While going through that phase of getting started, I remember reading The Autobiography of Malcolm X. That story showed how hard Malcolm work to develop his vocabulary. From inside a solitary cell, Malcolm made a commitment to improve his vocabulary. By learning to put words into sentences, and sentences into paragraphs, he became a powerful orator and a leader for his people. He embodied the maxim that the pen was mightier than the sword.
Another influential message from Good to Great influenced my actions and accountability in prison. He wrote about the importance of setting a BHAG—an acronym for a big, hairy, audacious goal. Leaders of great companies, he wrote, always had something gigantic that they wanted to solve. As human beings, we all could follow the model of setting a BHAG.

Prison and Sentence Reform:
Another mentor who inspired me, Mahatma Gandhi, advised people to work toward being the change they wanted to see. I wanted to live in a world that measured justice differently. People in our society measured justice by waiting for calendar pages to turn. Yet leaders like Jim Collins convinced me that we could work toward big, hairy, audacious goals—such as changing the way that society measured justice.

Instead of waiting for calendar pages to turn, we could start with the end in mind. If society wanted people to emerge from prison successfully, we should reconfigure the goals of confinement. If we want people to emerge as good neighbors rather than recidivists, we should open opportunities that would incentivize them to work toward earning freedom, through incremental steps.

To work toward that end, I would have to consider all my strengths, weaknesses, opportunities, and threats. Business leaders used an acronym to refer to this exercise. They called it a “SWOT” analysis.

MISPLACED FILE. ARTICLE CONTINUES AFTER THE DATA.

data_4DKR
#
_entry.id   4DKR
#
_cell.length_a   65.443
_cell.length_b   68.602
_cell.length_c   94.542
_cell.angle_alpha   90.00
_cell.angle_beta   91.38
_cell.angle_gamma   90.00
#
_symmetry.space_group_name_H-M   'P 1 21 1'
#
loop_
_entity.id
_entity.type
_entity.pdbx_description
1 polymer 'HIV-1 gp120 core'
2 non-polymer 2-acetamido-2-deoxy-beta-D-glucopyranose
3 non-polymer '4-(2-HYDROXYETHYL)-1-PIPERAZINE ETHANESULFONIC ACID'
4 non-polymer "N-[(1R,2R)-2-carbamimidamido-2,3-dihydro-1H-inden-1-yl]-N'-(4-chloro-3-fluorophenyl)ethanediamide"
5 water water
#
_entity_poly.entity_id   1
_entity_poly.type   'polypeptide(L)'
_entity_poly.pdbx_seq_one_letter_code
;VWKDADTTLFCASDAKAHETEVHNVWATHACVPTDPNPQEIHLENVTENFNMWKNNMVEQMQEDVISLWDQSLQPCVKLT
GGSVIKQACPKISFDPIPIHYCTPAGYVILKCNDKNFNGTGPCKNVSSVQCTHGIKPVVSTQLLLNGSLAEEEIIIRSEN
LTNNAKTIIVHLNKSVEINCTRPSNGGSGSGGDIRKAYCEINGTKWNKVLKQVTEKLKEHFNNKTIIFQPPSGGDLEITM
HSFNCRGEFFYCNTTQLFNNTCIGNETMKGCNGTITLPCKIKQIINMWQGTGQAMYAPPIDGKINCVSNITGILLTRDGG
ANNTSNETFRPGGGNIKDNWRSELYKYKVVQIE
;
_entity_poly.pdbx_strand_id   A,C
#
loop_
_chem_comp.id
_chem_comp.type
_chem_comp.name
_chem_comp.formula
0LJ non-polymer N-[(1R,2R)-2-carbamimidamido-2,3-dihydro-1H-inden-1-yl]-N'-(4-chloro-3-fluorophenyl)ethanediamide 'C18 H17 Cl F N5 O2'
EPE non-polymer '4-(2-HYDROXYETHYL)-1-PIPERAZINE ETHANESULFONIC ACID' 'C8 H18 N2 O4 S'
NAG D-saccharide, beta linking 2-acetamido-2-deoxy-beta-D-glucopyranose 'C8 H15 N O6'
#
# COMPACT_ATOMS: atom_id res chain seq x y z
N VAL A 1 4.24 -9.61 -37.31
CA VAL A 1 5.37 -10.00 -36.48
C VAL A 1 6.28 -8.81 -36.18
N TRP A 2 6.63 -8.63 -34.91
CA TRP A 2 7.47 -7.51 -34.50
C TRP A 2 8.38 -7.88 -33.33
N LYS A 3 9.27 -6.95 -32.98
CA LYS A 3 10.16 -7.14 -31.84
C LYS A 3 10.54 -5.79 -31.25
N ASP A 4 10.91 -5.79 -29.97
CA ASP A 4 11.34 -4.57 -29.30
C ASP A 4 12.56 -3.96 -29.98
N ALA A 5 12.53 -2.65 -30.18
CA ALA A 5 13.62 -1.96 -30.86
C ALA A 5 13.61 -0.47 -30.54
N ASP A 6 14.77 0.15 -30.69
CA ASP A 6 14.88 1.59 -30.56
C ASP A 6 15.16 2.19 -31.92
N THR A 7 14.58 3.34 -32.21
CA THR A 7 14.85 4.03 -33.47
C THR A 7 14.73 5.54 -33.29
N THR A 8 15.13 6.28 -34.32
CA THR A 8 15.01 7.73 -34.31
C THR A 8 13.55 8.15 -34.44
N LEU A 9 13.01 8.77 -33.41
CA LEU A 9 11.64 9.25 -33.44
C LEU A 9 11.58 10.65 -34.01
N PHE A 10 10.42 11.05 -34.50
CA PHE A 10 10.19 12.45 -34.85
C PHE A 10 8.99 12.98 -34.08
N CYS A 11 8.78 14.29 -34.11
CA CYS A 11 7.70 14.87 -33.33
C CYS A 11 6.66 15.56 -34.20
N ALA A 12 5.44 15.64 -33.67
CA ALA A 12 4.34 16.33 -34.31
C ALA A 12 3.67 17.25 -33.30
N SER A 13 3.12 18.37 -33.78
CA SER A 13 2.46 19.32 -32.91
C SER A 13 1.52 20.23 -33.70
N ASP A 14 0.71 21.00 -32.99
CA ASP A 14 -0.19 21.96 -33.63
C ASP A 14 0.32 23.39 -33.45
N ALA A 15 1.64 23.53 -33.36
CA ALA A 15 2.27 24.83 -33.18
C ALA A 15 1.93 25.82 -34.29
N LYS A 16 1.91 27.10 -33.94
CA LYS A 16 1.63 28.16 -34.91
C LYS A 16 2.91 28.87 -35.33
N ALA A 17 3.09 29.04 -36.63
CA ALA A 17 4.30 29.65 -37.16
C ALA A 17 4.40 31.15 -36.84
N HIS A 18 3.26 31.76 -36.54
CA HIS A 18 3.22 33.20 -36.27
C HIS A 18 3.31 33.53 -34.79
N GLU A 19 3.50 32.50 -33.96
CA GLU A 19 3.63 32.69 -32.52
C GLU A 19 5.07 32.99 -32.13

My greatest strength was that I had defined success. I knew that I wanted to emerge from prison with my dignity intact, and with opportunities to live a life of meaning and relevance and dignity. Since I hated being in prison, I made a commitment to engineering a plan. I would have to take intentional steps that would allow me to make an impact on society. Like Socrates taught, success wasn’t only about what was happening to me, but also the role I could play in making society better for all.

Despite wanting to get out of prison, and wanting to see systemic change, I had many weaknesses. During my first 23 years on the planet, I hadn’t accomplished much of anything. As an adolescent, I lived recklessly. I sold cocaine, and a jury convicted me of crimes that led to a 45-year sentence. I graduated high school with mediocre grades, and I didn’t learn much. I didn’t read well, write well, and I hadn’t produced much of anything that would cause people to see me as being anything other than a criminal.

I considered our nation’s pathway that led to mass incarceration as being the greatest social injustice of our time. It led to intergenerational cycles of failure. People learned how to live in prison. By focusing on their time inside rather than preparing for success after prison, many people emerged from prison to experience homelessness, unemployment, under employment, or further problems with the law. An opportunity existed to change the system and introduce the concept of earning freedom through merit.